the six duchies

RotE feels spewage

Okay, so now that I’ve read everything currently written in the Realm of the Elderlings series (but boy howdy am I excited about the new short story coming out soon!), I’m gonna try and capture some of my overall thoughts and feels. This will be very long and undoubtedly spoilerific. 

For the record, I started the whole series about a year ago and have just raced through it all. The first thing I read was the short story Homecoming and it so fueled me with all of the mystery and magic that I started in on the first Farseer trilogy and then banged out through all of the other short stories and novels in order. 

I am happy to see there are lots of RotE fans on tumblr, but sad to see most of the posts go back months and years ago and there isn’t a lot of current discussion. Woe is the fangirl who finds a fandom later than everyone else. But I won’t let that stop me from sharing my thoughts. 

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Forgotten Facts: Royal Assassin

A list of pieces of information I either never noticed or forgot about, gathered during my reread. Posts for the other novels to follow as I get through them. 

(Previous: Assassin’s Apprentice)

1. Just how much Fitz dislikes fashion: "The new clothing that Mistress Hasty had inflicted on me" (RA p113)

2. Traditionally, "when a king or queen of Buckkeep wed, the royal spouse would bring an entourage of his or her own attendants" (RA p147) - this does not apply, of course, to Kettricken.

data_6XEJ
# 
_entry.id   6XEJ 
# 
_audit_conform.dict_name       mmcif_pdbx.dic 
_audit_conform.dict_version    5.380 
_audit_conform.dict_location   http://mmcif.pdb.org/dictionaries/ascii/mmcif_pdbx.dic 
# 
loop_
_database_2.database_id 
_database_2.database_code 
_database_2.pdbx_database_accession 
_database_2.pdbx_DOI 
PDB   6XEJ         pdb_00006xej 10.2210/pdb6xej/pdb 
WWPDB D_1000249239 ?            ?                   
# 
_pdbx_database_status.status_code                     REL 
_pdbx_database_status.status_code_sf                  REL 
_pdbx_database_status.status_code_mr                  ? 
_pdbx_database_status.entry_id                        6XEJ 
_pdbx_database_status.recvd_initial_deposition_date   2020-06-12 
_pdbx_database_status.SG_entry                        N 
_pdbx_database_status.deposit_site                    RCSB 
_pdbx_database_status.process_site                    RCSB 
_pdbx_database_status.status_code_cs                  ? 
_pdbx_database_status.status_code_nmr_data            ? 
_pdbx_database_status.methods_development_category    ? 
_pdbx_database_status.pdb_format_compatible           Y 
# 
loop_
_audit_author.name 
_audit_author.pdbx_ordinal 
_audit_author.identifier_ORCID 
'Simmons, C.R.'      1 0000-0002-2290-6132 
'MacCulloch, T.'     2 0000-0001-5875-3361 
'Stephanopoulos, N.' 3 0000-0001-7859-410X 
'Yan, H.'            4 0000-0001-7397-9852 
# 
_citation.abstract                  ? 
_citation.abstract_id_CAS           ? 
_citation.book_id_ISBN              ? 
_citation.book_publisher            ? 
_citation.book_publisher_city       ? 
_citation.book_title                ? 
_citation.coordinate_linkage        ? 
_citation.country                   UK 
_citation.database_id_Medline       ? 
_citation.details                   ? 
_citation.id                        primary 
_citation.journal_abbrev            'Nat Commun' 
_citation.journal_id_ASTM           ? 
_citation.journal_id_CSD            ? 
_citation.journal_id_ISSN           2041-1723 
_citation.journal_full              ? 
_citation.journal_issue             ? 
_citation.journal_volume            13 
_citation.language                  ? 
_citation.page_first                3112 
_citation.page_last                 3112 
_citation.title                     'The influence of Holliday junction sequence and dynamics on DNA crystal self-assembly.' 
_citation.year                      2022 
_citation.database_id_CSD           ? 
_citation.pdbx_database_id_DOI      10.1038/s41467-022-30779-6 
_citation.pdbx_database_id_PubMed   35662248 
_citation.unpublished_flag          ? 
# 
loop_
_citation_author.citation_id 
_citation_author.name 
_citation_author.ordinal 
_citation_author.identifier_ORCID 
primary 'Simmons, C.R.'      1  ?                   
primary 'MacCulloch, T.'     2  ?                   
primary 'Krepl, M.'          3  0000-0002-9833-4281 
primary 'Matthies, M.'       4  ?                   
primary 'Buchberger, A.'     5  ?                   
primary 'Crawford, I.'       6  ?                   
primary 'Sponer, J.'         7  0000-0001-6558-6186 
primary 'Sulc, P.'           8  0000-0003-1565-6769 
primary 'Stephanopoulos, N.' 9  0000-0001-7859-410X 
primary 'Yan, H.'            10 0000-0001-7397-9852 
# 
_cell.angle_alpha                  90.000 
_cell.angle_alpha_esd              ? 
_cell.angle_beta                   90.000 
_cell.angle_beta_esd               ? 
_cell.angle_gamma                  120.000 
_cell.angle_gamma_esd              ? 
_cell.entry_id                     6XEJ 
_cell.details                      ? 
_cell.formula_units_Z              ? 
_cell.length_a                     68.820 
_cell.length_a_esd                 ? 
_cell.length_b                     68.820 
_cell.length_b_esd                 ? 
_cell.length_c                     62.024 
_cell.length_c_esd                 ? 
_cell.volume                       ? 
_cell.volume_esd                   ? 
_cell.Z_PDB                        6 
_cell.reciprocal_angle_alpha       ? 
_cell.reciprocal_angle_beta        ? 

3. From his time in the Mountain Kingdom, Fitz brought back a present for Patience: Amber and silver earrings.

4. Ratsy isn’t technically a singular object - the Fool has at least two sceptres topped with a rat, one of which is dancing.

5. Black and red, in the Six Duchies, are the colours of grief and vengeance.

6. According to the Fool, Farseers are generally pretty shoddy at riddles (RA p221).

7. When Fitz is accidentally high from coming into contact with ash residue, he refers to Patience as his mother: "My mother needs me.“ (RA, p342).

8. “Faith and Celerity wore their hair cut short and sleek in the Northern style. The quick ways they turned their heads to observe everyone at the table reminded me of hawks on a wrist. These were not the gentled nobility of the Inland duchies that Regal was used to dealing with. Of all the Six Duchies, the folk of Bearns came closest to being warriors still.” (RA, p466)

9. “This night, Regal offered me a purse with five bits of gold in it, if I would make myself presentable and come down to entertain them. Oh, how he did go on after you had left, over how badly I was missed at the court below, and what a shame it was for me to waste my youth shut away up here. And when I said I found King Shrewd’s company more congenial than that of other fools, he flung a teapot at me.” (the Fool, RA, p548-549).

10. Prior to Galen’s, it was not uncommon for three-four coteries of six-eight members each to exist at once.